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dc.contributor.advisorKittler, Markus-
dc.contributor.advisorBall, Robert-
dc.contributor.authorOutsios, Georgios-
dc.description.abstractThis thesis contributes to our knowledge on the emergence of environmental entrepreneurs. The study is guided by the research question, “how do UK environmental entrepreneurs start to form their distinctive environmental entrepreneurial thinking” and analyses the development of the environmental entrepreneurial mindset in the UK, through a theory of practice perspective. Based on a three-stage data collection process (preliminary focus group, semi-structured interviews and life stories), the study (1) conceptualises the construction of the environmental entrepreneurial mindset, (2) investigates the experiences of constraints for practice and (3) analyses differences in habitus and constraints on the basis of the sampling dimensions, type (social environmental and commercial) and gender (male and female). The study was undertaken under a social constructivist perspective and follows the naturalistic paradigm (Guba, 1978). The rigour (or trustworthiness) of the qualitative approach has been established according to perspectives by Mason (2001) and Guba and Lincoln (1985). The empirical basis of the study is comprised of a three stage design of discursive interviews, involving overlapping collective (focus group) and individual (life stories, in-depth interviews) data collection techniques, with a partly gathering structure (through semi-structured questions). A preliminary focus group identified key themes relevant to the study’s objectives and the concepts of the theory of practice (field, capital, and habitus). Three life stories refined the themes and analysed them within the context of entrepreneurs’ lives. The two stages enabled the development of questions targeting themes for the in-depth interviews and the cross case content analysis. For sampling purposes, the Maximum Variation Sampling (MVS) strategy was employed, which enabled identification and analysis of common and divergent themes (Miller & Crabtree, 1999) and by over-coming the limitations of the sample size, it provided a conditional representativeness. The findings show that environmental entrepreneurs accumulate divergent forms of cultural, social and economic capital, which shapes their entrepreneurial and environmental mindsets, triggering the creation of a disposition (habitus) towards setting up an environmental enterprise. Studying the formation of the environmental entrepreneurial mindset addresses a relevant knowledge gap and offers theoretical and methodological contributions. It also confers implications for practice, with a particular reference to entrepreneurial education and policymaking.en_GB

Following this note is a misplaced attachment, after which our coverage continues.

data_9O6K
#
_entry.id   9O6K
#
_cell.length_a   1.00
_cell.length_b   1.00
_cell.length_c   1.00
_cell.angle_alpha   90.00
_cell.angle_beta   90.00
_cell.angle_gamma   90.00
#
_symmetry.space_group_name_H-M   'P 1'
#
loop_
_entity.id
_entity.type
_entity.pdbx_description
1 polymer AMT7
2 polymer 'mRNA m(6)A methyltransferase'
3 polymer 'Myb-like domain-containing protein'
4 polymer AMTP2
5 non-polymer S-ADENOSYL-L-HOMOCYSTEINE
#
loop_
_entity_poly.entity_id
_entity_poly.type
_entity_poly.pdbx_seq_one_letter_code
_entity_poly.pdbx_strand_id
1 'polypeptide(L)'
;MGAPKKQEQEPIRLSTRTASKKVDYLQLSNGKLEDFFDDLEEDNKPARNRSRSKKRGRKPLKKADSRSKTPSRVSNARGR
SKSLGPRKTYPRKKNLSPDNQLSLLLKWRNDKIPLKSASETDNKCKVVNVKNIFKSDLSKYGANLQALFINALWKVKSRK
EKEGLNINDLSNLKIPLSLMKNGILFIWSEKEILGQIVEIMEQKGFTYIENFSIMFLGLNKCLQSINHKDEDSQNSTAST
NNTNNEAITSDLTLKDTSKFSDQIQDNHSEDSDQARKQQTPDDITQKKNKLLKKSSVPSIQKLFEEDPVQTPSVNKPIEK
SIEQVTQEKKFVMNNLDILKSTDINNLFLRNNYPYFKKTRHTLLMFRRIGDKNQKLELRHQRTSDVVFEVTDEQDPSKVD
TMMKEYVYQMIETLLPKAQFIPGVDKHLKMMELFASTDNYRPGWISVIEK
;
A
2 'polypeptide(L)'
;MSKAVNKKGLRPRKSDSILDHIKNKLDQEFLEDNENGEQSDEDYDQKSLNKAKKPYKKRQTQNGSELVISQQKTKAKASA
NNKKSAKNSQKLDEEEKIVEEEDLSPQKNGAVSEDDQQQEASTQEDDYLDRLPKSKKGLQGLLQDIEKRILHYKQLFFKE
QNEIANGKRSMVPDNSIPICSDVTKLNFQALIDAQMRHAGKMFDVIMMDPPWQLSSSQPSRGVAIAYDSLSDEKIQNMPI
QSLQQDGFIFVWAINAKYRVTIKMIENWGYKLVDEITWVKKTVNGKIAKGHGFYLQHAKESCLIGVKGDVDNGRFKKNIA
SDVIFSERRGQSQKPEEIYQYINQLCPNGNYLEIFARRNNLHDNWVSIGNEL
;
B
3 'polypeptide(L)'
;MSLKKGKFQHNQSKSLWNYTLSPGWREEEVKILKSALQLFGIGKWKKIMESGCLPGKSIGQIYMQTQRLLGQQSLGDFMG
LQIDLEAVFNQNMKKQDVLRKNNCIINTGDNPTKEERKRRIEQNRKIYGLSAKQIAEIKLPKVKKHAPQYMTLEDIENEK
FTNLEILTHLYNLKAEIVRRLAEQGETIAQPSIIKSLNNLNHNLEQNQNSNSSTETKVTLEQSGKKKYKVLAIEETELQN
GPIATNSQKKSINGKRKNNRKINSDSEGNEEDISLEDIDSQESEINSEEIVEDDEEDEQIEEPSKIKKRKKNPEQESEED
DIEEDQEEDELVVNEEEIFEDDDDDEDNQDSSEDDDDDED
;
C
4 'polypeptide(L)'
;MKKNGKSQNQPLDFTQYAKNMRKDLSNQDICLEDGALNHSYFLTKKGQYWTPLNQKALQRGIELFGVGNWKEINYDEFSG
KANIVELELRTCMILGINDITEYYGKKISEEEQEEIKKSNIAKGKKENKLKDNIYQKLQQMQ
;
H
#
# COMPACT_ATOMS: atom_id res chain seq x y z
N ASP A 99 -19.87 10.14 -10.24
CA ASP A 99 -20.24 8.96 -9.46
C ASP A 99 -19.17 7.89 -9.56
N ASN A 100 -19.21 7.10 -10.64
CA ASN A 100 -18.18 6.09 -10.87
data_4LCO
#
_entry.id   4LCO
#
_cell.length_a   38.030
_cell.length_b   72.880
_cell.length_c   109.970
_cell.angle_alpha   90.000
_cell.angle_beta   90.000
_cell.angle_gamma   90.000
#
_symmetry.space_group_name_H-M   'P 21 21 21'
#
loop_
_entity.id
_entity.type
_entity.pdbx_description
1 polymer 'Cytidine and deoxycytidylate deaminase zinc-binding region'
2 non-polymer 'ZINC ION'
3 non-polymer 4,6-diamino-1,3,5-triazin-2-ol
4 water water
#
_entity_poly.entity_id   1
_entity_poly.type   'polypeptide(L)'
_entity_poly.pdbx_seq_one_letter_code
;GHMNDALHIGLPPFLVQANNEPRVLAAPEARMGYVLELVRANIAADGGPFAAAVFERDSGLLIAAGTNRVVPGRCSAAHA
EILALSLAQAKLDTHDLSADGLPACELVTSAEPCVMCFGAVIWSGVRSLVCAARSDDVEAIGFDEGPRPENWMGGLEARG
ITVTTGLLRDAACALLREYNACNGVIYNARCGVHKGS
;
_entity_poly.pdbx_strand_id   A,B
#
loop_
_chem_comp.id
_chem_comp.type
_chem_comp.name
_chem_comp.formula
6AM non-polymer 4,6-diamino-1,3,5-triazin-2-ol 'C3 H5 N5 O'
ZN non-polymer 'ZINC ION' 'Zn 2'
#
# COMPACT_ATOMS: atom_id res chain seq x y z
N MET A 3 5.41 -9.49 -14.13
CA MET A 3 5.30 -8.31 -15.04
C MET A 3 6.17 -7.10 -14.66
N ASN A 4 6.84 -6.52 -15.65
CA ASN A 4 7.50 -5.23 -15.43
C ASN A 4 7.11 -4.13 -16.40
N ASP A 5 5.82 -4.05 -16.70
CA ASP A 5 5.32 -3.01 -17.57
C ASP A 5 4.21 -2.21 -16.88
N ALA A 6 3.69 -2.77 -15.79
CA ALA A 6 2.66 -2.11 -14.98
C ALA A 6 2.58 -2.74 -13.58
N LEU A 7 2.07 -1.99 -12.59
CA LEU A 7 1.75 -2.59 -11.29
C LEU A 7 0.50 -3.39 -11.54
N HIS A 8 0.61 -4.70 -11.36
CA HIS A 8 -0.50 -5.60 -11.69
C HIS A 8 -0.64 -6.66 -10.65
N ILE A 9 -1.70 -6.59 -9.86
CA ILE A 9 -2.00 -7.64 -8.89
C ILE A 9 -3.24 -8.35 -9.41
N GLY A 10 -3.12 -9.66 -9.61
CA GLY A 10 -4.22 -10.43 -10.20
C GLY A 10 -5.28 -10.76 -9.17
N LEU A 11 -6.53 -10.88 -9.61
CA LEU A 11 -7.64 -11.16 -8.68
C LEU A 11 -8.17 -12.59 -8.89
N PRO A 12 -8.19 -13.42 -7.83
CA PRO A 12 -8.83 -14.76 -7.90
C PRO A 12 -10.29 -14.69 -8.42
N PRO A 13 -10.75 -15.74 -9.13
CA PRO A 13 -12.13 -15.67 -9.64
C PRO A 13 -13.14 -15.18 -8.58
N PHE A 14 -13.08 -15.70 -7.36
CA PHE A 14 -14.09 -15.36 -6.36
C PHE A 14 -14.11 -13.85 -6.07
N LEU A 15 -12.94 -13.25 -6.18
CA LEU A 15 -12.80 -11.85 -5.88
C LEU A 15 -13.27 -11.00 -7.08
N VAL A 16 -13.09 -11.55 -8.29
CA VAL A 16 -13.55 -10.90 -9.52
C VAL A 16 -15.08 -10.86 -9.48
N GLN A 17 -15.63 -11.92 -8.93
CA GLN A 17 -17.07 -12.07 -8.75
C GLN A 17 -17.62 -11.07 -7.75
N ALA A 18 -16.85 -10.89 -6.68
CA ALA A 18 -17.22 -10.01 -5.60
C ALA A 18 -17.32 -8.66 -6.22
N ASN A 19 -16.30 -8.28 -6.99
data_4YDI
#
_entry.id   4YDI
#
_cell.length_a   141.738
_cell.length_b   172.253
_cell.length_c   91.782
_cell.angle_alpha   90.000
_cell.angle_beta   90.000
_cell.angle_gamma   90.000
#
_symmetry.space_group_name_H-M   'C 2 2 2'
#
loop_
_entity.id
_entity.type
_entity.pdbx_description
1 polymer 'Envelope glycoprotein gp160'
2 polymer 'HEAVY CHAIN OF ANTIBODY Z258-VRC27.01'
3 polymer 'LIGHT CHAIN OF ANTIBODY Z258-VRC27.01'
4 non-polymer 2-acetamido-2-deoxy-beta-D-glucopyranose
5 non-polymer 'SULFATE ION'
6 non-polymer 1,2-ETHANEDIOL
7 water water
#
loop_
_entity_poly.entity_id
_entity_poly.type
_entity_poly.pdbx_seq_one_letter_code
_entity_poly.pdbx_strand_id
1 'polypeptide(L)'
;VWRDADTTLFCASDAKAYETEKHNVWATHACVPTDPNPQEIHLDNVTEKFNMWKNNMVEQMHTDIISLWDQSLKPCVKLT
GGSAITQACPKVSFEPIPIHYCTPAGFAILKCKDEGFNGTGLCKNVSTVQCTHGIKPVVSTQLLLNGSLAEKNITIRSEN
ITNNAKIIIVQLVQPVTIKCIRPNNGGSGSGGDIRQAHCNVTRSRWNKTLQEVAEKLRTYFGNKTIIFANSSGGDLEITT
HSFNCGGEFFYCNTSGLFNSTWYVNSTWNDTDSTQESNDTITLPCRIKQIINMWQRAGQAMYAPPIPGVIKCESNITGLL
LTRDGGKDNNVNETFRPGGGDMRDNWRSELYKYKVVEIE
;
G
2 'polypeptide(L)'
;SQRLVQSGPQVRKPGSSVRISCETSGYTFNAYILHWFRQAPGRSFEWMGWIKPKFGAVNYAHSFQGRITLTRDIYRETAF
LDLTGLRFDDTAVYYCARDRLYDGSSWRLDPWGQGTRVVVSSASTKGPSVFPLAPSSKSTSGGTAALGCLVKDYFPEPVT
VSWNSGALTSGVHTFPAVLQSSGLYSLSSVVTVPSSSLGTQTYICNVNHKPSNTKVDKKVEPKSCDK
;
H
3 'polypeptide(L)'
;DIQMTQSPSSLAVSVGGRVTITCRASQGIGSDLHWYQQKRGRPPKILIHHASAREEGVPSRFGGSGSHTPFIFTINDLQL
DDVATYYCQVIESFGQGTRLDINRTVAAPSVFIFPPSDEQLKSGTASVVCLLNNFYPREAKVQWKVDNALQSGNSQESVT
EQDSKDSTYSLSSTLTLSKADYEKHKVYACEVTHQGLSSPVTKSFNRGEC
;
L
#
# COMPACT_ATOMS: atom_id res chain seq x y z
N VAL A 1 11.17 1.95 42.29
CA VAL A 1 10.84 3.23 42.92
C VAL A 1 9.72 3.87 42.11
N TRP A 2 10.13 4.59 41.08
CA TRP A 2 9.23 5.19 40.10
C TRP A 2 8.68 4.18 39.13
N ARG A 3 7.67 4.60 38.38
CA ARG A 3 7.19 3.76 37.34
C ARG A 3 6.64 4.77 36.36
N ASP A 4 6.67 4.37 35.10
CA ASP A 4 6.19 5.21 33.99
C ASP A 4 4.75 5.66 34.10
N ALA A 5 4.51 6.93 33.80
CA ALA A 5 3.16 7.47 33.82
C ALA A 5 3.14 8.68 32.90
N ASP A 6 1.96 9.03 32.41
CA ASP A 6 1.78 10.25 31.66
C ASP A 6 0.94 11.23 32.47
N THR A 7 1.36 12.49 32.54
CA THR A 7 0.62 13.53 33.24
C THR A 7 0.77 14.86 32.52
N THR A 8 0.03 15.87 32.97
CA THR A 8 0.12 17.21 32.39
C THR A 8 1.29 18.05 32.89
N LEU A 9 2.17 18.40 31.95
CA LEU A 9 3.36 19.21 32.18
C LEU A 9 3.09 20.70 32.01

dc.publisherUniversity of Stirlingen_GB
dc.subjectEnvironmental entrepreneursen_GB
dc.subjectSustainable entrepreneursen_GB
dc.subjectEnvironmental entrepreneurial mindseten_GB
dc.subjectGender and sustainable entrepreneurshipen_GB
dc.subjectSocial and Commercial entrepreneursen_GB
dc.subjectEnvironmental entrepreneurial habitusen_GB
dc.subjectSustainable entrepreneurshipen_GB
dc.subjectSustainable entrepreneurial habitusen_GB
dc.subjectSustainable entrepreneurial mindseten_GB
dc.subjectBourdieu's Theory of Practice and sustainable entrepreneurshipen_GB
dc.subject.lcshEconomic development Environmental aspectsen_GB
dc.subject.lcshIndustrial management|xEnvironmental aspectsen_GB
dc.subject.lcshRenewable energy sources Economic aspectsen_GB
dc.titleThe emergence of UK environmental entrepreneurs: A practice theory view on mindset and constraintsen_GB
dc.typeThesis or Dissertationen_GB
dc.type.qualificationnameDoctor of Philosophyen_GB
dc.rights.embargoreasonFor publication purposes and because the thesis includes three Life Stories which contain private information about the interviewees.en_GB
dc.contributor.affiliationStirling Management Schoolen_GB
Appears in Collections:Management, Work and Organisation eTheses

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